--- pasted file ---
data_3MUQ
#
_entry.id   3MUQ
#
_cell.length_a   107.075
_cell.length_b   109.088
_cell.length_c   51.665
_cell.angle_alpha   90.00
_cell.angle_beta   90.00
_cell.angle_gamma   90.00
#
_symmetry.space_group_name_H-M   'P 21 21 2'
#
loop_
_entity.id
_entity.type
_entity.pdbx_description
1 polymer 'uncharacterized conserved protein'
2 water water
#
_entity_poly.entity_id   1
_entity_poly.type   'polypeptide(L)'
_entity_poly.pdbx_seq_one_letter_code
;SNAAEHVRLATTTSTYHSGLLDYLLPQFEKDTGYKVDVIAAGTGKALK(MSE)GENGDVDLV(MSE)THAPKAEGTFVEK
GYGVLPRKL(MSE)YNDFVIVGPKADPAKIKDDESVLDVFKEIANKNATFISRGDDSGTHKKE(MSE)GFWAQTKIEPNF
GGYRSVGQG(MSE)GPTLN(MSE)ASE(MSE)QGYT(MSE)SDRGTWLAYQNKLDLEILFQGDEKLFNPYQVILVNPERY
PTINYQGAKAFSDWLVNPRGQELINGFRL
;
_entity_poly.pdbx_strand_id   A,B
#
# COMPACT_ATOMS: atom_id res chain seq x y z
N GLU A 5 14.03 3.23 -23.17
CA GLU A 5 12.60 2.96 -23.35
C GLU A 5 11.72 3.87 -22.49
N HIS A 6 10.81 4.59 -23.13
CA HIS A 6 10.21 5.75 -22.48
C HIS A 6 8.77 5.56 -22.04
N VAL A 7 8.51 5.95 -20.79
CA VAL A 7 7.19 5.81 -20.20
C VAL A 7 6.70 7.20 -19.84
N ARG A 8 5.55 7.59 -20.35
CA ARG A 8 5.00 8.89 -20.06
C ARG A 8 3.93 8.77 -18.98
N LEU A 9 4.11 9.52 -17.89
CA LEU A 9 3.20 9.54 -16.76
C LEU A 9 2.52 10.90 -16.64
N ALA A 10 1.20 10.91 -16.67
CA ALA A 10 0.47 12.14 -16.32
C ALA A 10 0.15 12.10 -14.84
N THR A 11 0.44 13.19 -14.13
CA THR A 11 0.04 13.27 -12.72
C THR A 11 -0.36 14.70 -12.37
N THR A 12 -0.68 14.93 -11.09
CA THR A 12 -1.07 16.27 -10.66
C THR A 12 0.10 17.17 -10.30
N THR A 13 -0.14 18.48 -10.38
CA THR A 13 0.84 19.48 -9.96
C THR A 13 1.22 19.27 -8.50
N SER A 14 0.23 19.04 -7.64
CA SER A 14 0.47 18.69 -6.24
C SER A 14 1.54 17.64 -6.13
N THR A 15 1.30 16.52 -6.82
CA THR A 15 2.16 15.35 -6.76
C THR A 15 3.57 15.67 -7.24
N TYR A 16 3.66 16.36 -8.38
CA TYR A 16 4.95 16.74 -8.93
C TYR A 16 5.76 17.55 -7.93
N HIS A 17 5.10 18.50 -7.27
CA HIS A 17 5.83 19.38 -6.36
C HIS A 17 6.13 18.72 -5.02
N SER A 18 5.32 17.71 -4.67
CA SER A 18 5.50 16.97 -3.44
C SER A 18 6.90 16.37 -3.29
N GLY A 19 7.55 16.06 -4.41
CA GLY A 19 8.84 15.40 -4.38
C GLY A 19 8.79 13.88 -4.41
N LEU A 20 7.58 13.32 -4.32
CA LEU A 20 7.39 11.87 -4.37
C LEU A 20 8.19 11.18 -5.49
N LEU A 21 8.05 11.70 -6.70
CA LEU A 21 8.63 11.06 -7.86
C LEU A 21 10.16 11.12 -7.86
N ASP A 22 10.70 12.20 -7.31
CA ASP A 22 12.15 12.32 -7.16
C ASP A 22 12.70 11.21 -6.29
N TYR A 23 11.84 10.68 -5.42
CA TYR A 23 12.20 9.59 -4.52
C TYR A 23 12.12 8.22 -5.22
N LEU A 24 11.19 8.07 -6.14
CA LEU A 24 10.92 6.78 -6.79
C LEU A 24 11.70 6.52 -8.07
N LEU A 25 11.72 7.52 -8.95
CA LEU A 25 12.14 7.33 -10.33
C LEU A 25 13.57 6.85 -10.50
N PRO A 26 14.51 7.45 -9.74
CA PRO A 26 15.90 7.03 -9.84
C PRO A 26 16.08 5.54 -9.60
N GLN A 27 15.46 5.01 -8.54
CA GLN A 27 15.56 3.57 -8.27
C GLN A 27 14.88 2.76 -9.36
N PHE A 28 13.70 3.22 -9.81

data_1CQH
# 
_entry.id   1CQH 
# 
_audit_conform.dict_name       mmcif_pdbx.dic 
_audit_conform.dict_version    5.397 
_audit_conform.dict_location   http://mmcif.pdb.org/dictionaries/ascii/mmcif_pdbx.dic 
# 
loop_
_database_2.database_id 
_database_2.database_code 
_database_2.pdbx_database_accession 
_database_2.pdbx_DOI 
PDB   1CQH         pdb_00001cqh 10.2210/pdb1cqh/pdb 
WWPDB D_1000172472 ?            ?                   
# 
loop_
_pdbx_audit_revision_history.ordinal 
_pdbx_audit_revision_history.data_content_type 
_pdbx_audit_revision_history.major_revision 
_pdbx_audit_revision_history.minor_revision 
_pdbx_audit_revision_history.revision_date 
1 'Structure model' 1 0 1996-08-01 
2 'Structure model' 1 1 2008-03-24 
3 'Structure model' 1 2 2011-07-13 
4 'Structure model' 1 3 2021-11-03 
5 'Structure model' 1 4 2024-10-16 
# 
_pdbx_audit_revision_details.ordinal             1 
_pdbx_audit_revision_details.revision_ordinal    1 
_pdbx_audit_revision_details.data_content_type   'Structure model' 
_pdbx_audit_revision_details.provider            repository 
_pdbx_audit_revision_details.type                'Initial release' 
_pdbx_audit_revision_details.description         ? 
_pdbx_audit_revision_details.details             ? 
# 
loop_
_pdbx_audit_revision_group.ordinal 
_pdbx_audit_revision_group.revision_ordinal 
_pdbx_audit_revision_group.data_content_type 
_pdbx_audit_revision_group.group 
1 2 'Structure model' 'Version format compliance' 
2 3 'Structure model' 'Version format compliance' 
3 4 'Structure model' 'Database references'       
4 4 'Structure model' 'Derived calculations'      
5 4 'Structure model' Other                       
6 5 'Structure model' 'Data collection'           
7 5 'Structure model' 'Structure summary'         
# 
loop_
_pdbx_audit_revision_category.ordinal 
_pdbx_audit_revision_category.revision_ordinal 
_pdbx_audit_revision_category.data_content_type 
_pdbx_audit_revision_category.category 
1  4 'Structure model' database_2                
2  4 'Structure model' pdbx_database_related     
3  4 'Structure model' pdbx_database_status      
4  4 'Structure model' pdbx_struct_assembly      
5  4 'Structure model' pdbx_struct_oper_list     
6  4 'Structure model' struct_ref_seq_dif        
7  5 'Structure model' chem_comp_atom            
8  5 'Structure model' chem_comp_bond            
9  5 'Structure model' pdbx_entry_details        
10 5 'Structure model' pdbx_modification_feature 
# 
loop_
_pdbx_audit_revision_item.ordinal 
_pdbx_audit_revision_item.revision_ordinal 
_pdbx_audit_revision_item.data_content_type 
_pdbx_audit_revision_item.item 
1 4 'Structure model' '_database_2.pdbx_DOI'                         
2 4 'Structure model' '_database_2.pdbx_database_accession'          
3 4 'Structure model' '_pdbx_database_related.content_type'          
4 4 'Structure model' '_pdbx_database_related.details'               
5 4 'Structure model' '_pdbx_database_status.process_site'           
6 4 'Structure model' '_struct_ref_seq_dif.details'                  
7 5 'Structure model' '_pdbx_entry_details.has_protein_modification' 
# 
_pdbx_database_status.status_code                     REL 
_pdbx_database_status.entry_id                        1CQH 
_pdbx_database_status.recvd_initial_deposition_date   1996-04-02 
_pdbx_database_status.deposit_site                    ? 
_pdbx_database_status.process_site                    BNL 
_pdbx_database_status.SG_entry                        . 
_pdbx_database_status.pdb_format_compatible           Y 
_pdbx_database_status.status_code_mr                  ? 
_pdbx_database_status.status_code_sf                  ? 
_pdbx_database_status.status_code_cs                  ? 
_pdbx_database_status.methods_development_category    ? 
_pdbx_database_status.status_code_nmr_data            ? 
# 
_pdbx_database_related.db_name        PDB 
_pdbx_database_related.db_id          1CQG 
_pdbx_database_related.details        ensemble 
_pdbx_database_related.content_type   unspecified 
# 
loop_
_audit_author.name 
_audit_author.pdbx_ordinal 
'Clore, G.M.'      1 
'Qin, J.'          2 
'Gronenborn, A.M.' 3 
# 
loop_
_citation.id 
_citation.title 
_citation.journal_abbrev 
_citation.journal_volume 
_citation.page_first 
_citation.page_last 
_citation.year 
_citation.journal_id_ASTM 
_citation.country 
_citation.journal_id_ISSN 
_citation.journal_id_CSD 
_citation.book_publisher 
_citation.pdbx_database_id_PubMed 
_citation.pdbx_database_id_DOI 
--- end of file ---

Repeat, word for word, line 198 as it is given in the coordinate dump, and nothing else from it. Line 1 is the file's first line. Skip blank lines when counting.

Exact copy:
loop_